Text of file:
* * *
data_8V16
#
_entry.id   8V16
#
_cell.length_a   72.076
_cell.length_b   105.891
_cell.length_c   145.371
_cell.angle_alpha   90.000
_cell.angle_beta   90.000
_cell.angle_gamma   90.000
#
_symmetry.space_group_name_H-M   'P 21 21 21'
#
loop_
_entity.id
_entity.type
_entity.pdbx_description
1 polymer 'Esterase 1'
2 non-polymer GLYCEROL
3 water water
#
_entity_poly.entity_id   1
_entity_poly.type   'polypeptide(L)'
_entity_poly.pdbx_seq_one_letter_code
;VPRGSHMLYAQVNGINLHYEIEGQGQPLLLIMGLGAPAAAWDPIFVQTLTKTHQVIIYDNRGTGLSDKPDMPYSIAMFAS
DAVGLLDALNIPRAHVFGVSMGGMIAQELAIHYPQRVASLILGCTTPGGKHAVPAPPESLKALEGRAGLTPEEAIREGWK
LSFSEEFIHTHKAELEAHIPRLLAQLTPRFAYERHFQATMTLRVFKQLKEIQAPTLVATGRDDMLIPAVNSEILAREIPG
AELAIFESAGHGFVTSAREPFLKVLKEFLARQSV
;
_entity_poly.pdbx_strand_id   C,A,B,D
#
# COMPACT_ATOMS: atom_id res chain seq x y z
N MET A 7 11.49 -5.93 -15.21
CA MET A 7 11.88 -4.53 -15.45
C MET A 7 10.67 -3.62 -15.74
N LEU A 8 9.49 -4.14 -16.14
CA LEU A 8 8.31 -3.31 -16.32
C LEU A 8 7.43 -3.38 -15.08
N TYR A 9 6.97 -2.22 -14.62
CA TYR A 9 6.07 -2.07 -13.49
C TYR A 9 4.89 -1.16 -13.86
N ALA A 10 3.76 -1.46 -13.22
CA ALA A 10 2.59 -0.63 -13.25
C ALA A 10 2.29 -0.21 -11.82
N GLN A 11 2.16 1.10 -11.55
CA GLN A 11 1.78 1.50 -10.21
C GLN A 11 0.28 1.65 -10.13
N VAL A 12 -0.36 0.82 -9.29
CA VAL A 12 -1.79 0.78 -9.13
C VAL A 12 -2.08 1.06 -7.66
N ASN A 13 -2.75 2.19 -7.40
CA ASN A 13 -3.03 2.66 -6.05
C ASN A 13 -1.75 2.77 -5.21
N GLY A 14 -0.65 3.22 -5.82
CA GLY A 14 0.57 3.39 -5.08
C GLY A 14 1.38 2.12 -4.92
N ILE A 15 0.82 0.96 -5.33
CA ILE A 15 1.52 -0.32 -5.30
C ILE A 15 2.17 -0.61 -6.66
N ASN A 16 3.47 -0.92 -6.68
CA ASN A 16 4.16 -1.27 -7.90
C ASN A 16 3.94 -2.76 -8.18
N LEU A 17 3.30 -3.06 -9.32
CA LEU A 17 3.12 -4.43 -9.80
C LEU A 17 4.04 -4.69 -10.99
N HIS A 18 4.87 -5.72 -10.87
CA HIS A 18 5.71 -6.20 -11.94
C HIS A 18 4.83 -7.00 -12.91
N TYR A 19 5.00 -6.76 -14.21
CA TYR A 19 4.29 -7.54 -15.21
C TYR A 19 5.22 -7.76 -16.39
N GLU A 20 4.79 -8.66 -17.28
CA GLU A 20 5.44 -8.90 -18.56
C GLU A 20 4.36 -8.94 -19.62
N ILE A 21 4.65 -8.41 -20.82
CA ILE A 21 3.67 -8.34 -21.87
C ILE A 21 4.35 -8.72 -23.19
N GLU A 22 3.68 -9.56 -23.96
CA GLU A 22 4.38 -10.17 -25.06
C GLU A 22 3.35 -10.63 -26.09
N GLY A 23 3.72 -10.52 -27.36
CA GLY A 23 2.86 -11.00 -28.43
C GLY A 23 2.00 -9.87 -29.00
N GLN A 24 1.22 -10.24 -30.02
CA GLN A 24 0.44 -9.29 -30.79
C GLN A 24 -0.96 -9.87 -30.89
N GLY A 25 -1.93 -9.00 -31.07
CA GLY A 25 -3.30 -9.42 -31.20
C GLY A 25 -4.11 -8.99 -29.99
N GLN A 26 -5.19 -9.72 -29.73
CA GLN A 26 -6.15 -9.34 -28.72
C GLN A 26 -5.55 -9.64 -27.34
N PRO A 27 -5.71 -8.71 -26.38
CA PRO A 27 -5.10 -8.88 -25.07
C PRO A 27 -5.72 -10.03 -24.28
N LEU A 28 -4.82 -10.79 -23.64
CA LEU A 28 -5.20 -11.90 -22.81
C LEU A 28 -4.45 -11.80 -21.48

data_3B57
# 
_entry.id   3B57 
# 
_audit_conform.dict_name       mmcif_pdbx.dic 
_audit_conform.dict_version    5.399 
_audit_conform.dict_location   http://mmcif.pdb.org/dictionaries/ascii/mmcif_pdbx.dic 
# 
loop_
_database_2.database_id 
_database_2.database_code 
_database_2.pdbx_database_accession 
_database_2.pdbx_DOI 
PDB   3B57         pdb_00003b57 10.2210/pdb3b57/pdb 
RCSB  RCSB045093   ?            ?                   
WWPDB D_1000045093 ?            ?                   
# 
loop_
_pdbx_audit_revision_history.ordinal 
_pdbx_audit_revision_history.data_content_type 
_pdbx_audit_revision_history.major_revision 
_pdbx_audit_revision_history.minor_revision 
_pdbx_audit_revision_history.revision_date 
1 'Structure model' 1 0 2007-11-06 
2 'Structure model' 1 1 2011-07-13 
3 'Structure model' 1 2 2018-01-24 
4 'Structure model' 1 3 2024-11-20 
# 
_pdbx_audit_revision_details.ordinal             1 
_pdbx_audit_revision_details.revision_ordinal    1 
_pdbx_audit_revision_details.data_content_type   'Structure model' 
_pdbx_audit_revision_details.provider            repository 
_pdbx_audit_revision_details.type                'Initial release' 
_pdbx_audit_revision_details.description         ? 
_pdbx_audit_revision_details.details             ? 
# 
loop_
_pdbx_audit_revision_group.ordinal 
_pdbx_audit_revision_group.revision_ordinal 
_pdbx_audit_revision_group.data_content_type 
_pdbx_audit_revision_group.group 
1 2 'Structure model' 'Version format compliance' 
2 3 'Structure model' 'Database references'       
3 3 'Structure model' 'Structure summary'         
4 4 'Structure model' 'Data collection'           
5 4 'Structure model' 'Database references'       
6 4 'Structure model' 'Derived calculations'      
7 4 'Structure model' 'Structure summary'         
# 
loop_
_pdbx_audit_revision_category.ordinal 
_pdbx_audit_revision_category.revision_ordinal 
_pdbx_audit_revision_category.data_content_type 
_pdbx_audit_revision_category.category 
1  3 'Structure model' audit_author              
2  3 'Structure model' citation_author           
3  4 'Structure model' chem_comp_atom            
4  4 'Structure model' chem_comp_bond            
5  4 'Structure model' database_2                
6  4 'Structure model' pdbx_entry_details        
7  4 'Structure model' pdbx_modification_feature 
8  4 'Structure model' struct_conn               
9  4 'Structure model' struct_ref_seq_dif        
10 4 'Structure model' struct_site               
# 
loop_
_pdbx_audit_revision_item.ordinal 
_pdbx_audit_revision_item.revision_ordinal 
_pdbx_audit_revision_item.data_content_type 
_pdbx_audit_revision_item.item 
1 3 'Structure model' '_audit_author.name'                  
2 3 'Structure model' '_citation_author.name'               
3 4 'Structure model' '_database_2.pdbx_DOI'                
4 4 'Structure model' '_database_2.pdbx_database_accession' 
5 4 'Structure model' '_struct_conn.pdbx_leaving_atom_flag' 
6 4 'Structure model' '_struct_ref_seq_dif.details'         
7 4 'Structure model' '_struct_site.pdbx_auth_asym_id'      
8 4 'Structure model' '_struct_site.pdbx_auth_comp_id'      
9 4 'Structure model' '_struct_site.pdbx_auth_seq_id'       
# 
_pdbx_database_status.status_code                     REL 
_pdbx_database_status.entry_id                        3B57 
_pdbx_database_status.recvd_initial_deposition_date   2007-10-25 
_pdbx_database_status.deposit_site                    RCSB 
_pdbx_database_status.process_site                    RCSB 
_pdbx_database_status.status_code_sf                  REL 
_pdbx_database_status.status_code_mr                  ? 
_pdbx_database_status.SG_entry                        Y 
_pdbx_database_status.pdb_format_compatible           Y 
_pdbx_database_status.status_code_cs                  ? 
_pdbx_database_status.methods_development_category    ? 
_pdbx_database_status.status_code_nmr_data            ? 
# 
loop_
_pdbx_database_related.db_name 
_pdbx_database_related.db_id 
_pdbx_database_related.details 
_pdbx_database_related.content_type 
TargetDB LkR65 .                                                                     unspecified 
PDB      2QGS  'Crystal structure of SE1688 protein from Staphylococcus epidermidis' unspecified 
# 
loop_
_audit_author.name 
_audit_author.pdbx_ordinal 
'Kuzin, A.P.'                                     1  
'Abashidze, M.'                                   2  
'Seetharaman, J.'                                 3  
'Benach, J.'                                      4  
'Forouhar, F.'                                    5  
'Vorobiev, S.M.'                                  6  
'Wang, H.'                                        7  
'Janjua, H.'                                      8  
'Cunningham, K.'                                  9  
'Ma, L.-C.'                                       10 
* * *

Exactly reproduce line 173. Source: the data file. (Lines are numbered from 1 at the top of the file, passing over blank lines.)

5 4 'Structure model' '_struct_conn.pdbx_leaving_atom_flag' 